Senator Hoylman said: “In 2019, there have already been 171 traffic fatalities in New York City—and the number of victims continues to grow. As this new grand jury report from the District Attorney’s office shows, we need strong new state laws to hold drivers accountable for causing serious physical injury or death while behind the wheel. I look forward to working with Manhattan D.A. Vance, advocates like Transportation Alternatives, and my colleagues in the Legislature to craft new laws to protect pedestrians and make our streets safer.”
Thank you Senator Hoylman for introducing this critical legislation .
14 blocks ( W43rd to W 57th) of brand new protected bike lane just popped up on 11th Avenue , or so it seemed! The 11th Avenue redesign was the last piece of a major puzzle entailing the Lincoln Tunnel approaches, that took DOT and the Hell’s Kitchen community 15 years to resolve. We owe it to NYCDOT and Greg Haas who did a wonderful job on this project.
The design includes protected intersections, protected bike lane and bus boarding areas, to allow for a future SBS. This is a major new – safe- facility for the many new residents of 11th Avenue where high rises are proliferating. Biking at full speed while passing car traffic and automotive dealers is particularly sweet.
And because we cannot stop enjoying it , here is an aerial view of the 8th Avenue pedestrian and cyclist improvements from W38th to W 45th. Again thank you NYCDOT!
Two more legislations passed last week that will improve our safety on the streets:
- the carting industry reform will limit the number of commercial haulers in each of the service districts, thus reducing the overall miles travelled by commercial garbage trucks by 50%. This industry had continued to demonstrate its disregard for human life and for the laws.
- the complete street legislation will require the DOT to comply with a complete street checklist or will be called to justify why a project do into include enough safety features for all users. This combined with the Maser Plan will be a potent incentive for the DOT to execute properly.
In its quest for healthier walking, CHEKPEDS has initiated an Air Quality study with 25 volunteers from our district, from 15th to 57th Streets . Over the next month, they will each collect 21 air samplings at their respective sites.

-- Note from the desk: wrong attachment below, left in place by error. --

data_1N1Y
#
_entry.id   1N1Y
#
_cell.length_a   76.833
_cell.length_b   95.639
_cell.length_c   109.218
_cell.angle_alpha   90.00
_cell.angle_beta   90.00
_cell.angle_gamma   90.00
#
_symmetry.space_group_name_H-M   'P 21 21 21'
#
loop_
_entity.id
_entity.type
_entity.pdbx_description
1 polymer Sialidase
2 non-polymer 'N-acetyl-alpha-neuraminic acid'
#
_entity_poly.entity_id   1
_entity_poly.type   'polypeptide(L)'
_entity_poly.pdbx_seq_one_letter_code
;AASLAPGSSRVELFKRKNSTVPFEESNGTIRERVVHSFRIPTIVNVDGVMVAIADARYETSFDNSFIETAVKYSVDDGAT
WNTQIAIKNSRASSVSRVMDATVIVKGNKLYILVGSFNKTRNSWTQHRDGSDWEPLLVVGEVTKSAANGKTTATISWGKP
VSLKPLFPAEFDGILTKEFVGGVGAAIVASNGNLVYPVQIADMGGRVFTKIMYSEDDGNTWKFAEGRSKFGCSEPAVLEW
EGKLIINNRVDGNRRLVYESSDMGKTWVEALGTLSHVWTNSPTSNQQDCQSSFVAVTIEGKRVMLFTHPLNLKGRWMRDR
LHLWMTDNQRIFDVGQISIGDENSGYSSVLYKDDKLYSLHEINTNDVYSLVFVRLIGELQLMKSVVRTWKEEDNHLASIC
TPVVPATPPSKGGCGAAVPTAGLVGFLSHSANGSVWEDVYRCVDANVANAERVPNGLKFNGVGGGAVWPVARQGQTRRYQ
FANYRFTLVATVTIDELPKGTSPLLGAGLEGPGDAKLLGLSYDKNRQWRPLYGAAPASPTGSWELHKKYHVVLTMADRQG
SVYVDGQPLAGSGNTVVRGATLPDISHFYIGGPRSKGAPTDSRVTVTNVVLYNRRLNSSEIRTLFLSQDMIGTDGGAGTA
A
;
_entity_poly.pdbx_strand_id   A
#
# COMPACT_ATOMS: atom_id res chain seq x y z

The Kickoff , organized by Ernest Modarelli who is managing the project ( shown here on the left) took place on October 7 at Hudson Guild in an enthusiastic atmosphere.
Erik Bottcher of Speaker Johnson’s office became a volunteer with Darlene Waters of Elliot Chelsea, Betty MackIntosh from Penn South got converted.
State Senator Brad Hoylman and Borough President Gale Brewer dropped by to energize everyone . Each person installed their own appliance and an app to capture the information and was assigned an air testing location.
And now our volunteers are out there, incognito, tracking the dirty particulates in the air .. Bravo to all
As announced DOT is widening the western sidewalk of 8th Avenue from W38th to W45th Streets and adding a protected bike lane. It is stunning : Yes, all that space is ours!
a NO left turn has been installed on W42nd Street, a small revolution in itself!
This month, DOT and MTA will start laying the red paint for express bus lanes on W42nd Street, river to river. If it works as well as M34 SBS, it will change your life !
in June the State passed legislation allowing up to 750 speed cameras, from 6 a.m. to 10 p.m. on weekdays year round , anywhere in a 1/4 mile radius from a school.
This is a massive expansion of the 40- camera enforcement system in place which has already proven its effectiveness: speeding at location with cameras have decreased by more than 60% with 80% of violators not receiving a second ticket.
A camera is the perfect tool for traffic enforcement – no bias, no prejudice and it does not eat donuts . Especially when the NYPD seems to be on strike, doing a deliberate slow down on traffic enforcement . The gothamist reports that
“According to data released by the Mayor’s Management Report, motorists were hit with 1,027,000 moving violations in fiscal year 2019, the lowest total since 2015. For offenses classified as hazardous violations—such as speeding or running a red light—summonses decreased by 4.2 percent, from 942,684 in FY 2018 to 902,482.”
How is it acceptable to let Safety officers off the hook ? it sounds more and more like a mutiny and our families are paying the price for it .